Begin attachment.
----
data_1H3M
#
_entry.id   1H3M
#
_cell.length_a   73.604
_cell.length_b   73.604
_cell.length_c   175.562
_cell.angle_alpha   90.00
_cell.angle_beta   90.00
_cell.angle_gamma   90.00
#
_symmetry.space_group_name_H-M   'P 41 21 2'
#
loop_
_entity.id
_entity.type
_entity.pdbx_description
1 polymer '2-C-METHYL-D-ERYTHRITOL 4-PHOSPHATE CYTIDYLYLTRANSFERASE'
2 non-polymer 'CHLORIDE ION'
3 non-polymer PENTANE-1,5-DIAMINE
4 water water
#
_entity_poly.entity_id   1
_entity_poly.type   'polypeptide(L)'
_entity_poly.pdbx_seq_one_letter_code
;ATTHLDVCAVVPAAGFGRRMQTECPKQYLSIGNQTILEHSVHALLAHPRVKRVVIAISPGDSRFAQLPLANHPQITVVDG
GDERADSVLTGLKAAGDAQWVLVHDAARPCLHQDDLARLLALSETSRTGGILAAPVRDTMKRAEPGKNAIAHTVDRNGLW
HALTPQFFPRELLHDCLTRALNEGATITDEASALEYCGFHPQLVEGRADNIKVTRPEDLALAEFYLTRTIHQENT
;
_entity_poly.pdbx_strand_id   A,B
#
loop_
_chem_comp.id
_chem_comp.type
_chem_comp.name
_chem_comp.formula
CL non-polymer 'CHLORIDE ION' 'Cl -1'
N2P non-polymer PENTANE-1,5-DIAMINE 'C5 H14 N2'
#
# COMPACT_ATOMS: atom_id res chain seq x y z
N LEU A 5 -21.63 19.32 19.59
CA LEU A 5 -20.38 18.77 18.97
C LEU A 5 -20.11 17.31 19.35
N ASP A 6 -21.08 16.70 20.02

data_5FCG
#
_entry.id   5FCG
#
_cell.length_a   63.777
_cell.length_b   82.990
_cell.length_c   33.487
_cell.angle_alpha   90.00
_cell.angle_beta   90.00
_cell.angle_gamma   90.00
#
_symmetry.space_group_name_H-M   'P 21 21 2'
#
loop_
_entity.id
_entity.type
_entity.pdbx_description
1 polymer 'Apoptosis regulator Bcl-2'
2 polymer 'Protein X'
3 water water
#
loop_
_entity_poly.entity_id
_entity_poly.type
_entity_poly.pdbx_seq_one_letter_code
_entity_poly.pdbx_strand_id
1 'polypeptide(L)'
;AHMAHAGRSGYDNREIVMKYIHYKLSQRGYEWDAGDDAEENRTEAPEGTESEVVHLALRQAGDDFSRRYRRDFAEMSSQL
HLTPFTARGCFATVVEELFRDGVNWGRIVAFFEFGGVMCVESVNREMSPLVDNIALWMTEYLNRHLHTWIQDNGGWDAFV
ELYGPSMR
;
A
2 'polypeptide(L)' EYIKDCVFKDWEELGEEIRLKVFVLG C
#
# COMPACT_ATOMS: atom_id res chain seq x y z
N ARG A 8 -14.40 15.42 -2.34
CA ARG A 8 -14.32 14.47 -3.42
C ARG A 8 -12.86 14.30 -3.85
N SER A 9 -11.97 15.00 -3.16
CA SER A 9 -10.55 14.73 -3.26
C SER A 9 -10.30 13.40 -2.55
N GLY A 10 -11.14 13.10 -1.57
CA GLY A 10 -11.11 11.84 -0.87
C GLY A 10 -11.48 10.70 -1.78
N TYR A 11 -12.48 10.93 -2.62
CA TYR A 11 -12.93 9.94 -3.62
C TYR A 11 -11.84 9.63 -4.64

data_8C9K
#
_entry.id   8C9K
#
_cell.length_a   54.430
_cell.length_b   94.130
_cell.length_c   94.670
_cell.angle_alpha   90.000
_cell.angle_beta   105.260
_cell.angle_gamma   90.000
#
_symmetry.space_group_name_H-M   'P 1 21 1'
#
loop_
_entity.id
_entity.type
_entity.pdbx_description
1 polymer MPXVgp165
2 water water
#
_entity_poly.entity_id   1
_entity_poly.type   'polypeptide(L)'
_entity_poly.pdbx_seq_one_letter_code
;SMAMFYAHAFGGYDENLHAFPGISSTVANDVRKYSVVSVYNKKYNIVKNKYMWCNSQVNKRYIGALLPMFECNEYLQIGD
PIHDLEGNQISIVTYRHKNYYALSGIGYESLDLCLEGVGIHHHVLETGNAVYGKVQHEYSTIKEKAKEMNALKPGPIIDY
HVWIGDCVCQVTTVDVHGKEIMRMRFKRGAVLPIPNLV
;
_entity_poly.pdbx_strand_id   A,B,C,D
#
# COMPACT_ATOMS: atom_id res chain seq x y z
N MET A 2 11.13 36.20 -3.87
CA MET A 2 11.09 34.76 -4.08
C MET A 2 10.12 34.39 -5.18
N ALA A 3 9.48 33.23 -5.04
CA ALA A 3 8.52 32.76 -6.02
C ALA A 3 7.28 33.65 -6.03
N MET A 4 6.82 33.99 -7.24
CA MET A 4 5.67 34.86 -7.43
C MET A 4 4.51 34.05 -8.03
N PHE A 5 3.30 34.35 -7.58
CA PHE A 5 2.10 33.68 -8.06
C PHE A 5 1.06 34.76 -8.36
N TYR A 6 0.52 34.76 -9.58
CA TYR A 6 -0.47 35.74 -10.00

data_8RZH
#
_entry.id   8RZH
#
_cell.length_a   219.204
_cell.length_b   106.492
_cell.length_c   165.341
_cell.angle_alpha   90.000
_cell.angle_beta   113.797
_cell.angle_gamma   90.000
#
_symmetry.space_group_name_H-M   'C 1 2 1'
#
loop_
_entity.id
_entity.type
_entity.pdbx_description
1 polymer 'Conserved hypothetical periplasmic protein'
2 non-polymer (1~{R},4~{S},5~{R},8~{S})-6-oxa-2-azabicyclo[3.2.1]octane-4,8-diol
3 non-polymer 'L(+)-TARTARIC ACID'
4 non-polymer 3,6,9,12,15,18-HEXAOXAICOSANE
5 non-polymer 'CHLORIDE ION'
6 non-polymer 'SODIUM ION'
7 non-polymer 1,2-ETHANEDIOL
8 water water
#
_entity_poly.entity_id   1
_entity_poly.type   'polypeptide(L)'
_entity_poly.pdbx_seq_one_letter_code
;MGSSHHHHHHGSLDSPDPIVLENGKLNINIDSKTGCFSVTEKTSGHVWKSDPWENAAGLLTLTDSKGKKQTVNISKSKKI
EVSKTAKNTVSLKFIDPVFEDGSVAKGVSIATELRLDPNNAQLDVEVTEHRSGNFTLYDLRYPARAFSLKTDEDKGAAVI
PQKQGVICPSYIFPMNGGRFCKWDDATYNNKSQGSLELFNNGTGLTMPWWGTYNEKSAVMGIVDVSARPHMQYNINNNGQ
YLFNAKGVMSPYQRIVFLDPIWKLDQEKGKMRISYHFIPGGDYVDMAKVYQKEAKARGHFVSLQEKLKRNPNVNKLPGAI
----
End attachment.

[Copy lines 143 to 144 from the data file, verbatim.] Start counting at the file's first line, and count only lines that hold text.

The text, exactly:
_cell.angle_alpha   90.000
_cell.angle_beta   113.797